The 9th European Health Forum Gastein (EHFG)

"Bringing together experts and politicians is something which should be a matter of course but in reality occurs far too rarely," says Günther Leiner, President of the European Health Forum Gastein - considered a European think tank for health politics and health administration. Quite the contrary will be the case in October, when both experts and politicians will gather to take part in the 9th EHFG. Here he discusses some of the key challenges for healthcare provision that will be the focus of the 2006 EHFG.

The EHFG has developed into the leading health policy platform in the EU since its beginnings in 1998, attracting close to 600 high-level participants annually.

EHFG President Günther Leiner
EHFG President Günther Leiner

“Following intense disputes between various stakeholders, the Council and the European Parliament reached a Common Position on the directive on the right of establishment and freedom to provide services within the European Union on 29th May 2006. However, health services were excluded from the scope of the Services Directive and currently various proposals are being developed to define a new legal framework for health services in Europe, among them a non paper, put forward by the Belgian Minister of Health and Social affairs, Rudy Demotte. This calls for a dual approach to legislation in healthcare, which should be legally binding in some areas, whereas the open method of coordination seems more appropriate in other cases. The rules for reimbursement of care provided in another member state should also be clarified.

The initiative is said to be backed by a number of member states, including France, the UK, Germany, Luxembourg, Spain, Portugal and Sweden.

Health sans frontières – will provide the first opportunity to discuss this and other current developments in EU healthcare with representatives of the European Commission (EC) member states and other stakeholders in a parallel forum session hosted by DG SANCO. Research results will be presented by the Europe for Patients project and the Health and Consumer Powerhouse will look into the responsiveness of systems to patients. The EC will introduce the audience to the future orientations of European policy on health services. The session is designed to provide delegates with sufficient opportunities for discussion and interaction with speakers.

The EHFG has developed into the leading health policy platform in the EU since its beginnings in 1998, attracting close to 600 high-level participants annually. The importance of this opportunity is highlighted by the EHFG’s most prominent participant, EU Commissioner for Health Markos Kyprianou, who said: ‘Health threats are no respecters of borders. But if we work together, we can achieve a positive vision of health without borders – health for all throughout Europe, I hope that this forum will once again help us to achieve that aim.’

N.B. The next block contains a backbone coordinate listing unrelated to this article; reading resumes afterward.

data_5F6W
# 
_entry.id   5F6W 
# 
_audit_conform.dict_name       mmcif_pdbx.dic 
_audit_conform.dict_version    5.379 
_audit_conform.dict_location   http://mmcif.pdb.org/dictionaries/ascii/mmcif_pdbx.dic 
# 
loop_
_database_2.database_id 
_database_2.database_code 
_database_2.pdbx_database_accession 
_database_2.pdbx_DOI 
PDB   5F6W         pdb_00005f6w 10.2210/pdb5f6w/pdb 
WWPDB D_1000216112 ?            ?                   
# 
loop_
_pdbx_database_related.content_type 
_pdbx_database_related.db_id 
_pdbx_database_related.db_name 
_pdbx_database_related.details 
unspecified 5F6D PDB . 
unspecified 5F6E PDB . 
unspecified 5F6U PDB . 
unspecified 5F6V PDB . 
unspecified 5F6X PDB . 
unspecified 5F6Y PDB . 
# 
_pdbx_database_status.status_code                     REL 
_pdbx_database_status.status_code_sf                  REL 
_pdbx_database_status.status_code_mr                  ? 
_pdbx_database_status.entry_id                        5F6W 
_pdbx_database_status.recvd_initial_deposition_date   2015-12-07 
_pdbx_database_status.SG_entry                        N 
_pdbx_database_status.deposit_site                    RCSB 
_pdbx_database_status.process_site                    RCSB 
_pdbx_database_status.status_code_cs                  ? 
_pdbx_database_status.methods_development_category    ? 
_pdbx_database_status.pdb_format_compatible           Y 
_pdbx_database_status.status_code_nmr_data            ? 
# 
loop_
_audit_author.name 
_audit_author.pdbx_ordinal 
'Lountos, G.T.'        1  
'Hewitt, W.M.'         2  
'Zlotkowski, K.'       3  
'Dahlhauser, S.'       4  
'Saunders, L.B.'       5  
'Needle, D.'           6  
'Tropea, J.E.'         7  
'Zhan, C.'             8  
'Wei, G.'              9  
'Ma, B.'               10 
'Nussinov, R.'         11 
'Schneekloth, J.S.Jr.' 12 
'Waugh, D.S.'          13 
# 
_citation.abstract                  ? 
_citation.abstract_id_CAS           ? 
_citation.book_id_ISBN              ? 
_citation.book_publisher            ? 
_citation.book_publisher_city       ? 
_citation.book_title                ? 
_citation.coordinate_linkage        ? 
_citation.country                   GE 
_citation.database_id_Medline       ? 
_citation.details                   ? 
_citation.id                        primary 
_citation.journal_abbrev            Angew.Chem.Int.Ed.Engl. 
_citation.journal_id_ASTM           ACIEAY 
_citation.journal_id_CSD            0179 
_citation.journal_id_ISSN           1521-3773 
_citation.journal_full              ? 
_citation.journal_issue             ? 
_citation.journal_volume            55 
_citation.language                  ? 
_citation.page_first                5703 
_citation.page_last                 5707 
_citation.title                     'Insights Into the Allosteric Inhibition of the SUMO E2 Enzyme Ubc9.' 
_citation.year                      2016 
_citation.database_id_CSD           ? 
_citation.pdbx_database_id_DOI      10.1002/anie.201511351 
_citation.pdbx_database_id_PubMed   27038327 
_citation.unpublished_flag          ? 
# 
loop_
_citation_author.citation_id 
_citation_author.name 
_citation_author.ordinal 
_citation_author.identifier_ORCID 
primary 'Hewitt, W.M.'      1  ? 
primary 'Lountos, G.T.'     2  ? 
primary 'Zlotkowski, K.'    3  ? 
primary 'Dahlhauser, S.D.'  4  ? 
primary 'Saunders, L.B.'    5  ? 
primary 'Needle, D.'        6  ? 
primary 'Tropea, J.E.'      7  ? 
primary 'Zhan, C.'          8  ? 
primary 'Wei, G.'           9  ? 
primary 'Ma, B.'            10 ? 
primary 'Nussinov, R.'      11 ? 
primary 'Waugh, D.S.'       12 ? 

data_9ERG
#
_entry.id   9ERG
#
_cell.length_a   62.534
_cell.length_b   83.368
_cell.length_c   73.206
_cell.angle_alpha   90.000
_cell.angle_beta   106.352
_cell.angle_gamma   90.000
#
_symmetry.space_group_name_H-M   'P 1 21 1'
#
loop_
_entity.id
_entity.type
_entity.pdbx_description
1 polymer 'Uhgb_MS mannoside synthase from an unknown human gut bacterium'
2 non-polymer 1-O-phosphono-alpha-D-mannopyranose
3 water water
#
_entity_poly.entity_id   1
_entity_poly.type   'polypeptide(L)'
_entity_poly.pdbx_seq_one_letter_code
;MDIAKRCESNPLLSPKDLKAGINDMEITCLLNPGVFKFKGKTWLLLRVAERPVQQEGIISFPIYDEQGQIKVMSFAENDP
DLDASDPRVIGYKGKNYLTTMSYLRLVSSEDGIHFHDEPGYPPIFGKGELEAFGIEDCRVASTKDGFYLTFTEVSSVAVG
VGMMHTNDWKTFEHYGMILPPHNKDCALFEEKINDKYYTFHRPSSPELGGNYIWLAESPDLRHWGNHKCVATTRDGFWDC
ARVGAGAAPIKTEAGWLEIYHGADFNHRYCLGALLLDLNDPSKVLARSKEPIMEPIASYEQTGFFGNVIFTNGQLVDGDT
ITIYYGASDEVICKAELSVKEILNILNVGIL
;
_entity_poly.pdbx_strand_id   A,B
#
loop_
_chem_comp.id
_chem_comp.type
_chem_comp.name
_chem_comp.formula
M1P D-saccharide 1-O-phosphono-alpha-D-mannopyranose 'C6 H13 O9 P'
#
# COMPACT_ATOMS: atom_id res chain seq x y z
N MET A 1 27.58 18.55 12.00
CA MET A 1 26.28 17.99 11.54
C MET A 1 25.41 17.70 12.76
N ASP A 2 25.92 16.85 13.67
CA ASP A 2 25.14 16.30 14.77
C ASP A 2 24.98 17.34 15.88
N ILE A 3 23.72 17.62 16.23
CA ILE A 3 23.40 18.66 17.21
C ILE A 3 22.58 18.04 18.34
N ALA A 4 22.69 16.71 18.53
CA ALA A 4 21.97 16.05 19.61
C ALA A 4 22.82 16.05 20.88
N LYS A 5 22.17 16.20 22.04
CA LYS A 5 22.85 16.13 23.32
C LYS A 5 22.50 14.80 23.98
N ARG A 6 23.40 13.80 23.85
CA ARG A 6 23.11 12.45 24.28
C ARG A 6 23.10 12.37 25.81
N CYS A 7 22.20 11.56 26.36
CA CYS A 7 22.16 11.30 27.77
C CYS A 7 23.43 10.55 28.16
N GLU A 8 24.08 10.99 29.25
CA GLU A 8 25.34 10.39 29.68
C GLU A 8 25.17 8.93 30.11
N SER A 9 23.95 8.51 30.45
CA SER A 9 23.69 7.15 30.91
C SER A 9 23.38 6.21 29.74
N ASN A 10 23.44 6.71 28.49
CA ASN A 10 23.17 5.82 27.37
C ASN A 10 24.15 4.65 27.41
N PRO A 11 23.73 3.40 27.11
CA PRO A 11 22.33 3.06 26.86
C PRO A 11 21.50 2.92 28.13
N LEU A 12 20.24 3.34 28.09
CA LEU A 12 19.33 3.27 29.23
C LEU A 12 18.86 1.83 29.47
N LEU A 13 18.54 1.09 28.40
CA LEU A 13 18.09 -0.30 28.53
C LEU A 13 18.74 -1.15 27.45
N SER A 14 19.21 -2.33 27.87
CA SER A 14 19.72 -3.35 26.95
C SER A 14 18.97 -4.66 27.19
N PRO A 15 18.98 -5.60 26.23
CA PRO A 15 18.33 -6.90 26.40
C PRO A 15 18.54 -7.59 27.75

While increasing patient mobility offers new opportunities for service providers, the World Health Report 2006 predicts that staff shortages will be a serious challenge for many countries in coming decades. Aided through Single Market legislation, health professional migration will become an important issue in virtually all EU member states. Whilst some countries are actively recruiting staff from abroad, others are finding themselves understaffed due to the outflow of health professionals. The UK, for instance, has experienced significant nursing shortages in recent years, leading the Department of Health to set nurse staffing increase targets to recruit 35,000 additional nurses between 2004 and 2008. This also involved intergovernmental agreements to recruit actively in some countries. Already in 2002, one third of the total 70,000 NHS hospital medical staff came from other countries.  On the other hand, a survey conducted among physicians in the Czech Republic, Hungary, Lithuania and Poland in 2002, revealed that between 1/4 and 1/2 of respondents indicated they were thinking of migrating to other EU countries, potentially resulting in a significant brain drain. The OECD is currently conducting a project on health workforce and migration and will present preliminary results in a workshop at the EHFG. Moreover, the opening plenary session will give the floor to high-level decision makers and experts to discuss the policy implications of these migratory flows for source and destination countries.